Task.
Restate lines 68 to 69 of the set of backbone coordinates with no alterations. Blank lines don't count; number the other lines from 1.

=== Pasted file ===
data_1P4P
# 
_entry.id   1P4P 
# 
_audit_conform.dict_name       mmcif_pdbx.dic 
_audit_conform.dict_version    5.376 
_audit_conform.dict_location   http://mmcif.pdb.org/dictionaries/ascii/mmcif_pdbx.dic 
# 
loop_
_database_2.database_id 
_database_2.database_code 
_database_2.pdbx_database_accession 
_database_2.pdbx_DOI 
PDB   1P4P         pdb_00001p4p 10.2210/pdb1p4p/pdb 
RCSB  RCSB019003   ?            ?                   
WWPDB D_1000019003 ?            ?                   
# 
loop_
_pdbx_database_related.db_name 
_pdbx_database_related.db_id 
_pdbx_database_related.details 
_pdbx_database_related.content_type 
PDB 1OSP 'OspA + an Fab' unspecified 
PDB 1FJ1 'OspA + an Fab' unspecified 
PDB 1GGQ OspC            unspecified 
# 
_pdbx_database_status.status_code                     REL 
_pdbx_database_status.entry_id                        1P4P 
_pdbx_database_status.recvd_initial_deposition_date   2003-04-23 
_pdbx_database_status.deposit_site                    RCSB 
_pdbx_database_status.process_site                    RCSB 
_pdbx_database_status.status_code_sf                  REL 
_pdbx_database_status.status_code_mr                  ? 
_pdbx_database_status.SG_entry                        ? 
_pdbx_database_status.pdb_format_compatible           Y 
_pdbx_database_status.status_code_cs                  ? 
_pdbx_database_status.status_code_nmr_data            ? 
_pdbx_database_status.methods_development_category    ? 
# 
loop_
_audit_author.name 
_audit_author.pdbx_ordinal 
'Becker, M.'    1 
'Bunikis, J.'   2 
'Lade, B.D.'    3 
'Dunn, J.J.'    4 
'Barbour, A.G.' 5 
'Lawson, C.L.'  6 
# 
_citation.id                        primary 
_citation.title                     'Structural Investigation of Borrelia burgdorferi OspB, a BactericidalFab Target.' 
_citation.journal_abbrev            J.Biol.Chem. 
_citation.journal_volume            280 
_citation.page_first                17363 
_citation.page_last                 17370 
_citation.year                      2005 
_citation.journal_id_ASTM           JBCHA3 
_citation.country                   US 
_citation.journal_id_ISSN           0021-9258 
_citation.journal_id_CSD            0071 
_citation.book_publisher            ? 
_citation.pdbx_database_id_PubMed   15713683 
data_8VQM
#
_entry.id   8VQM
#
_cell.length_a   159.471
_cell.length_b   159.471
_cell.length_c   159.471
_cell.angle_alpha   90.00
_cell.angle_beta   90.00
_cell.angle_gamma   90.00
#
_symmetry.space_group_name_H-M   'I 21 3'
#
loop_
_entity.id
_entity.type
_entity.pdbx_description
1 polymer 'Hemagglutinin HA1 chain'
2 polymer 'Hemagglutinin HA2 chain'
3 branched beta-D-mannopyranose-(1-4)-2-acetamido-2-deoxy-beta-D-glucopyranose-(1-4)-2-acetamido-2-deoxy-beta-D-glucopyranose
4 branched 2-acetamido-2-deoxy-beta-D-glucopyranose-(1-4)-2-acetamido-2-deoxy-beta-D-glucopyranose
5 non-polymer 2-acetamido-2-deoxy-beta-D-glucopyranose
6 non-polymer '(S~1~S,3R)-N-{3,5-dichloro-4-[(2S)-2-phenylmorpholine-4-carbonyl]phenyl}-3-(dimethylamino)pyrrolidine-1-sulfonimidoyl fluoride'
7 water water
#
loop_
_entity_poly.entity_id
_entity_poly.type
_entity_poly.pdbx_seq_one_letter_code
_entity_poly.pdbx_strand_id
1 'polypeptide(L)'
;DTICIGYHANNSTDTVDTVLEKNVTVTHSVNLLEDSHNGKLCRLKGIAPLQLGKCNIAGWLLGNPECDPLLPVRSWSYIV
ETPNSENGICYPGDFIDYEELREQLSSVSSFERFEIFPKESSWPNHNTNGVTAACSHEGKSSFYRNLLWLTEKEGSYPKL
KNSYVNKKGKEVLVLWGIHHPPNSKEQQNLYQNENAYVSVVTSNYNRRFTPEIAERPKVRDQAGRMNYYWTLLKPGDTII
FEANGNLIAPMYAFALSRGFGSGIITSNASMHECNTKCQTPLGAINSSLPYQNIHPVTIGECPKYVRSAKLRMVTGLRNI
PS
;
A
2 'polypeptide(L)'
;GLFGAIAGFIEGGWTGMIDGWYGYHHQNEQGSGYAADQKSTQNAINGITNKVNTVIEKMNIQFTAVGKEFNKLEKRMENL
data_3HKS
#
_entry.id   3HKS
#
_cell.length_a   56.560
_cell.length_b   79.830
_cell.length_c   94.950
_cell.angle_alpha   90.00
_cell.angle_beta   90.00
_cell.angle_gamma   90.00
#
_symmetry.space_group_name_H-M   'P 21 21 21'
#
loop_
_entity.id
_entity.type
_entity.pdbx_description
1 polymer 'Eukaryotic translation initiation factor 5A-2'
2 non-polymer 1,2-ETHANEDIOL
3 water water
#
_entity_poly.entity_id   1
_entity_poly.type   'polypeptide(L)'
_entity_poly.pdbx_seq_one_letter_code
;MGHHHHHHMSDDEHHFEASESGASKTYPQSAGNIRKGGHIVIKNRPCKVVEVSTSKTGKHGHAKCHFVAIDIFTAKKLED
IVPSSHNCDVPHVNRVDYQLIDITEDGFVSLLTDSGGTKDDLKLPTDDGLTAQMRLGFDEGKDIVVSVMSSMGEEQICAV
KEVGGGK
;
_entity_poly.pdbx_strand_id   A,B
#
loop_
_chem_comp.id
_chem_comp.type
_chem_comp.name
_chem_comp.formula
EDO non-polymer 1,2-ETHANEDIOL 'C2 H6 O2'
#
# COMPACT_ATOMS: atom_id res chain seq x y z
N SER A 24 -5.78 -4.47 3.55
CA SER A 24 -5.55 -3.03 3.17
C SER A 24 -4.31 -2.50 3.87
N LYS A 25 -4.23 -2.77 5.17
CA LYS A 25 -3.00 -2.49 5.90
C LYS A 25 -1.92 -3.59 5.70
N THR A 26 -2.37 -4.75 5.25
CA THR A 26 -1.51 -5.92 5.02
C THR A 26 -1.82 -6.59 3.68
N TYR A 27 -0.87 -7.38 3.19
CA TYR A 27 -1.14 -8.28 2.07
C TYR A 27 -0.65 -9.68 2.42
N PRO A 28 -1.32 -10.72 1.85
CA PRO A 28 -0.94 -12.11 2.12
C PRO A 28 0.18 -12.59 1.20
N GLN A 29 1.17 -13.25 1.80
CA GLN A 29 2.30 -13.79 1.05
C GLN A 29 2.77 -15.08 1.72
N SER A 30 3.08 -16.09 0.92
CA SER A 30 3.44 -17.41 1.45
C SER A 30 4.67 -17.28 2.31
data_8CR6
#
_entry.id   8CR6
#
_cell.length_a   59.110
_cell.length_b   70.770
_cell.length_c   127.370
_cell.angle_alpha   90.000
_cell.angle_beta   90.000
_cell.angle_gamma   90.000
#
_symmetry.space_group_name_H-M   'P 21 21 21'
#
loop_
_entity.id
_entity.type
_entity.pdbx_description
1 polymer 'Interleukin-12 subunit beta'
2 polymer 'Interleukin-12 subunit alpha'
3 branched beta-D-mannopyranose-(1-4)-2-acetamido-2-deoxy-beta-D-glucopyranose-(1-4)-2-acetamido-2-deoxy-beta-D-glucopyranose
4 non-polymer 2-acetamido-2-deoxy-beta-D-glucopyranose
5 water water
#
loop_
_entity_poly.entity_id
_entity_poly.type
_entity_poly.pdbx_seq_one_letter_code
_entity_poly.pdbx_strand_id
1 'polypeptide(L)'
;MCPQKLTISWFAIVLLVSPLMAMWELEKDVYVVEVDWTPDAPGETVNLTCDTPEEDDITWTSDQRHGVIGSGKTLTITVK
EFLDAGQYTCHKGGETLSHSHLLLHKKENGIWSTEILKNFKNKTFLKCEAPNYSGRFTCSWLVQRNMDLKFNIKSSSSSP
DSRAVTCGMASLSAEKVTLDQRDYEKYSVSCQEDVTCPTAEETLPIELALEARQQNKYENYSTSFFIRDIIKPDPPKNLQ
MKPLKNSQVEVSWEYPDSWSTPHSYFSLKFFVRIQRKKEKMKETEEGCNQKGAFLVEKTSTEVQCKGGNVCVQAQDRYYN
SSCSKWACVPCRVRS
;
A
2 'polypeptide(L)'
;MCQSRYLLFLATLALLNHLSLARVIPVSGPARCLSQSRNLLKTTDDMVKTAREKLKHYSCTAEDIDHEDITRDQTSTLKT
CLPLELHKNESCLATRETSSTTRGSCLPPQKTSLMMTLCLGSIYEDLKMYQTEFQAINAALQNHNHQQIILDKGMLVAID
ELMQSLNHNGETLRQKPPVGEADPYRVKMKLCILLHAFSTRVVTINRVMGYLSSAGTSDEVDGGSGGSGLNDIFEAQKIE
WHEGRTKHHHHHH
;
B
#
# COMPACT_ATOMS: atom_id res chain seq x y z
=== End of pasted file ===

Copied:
_cell.length_b   159.471
_cell.length_c   159.471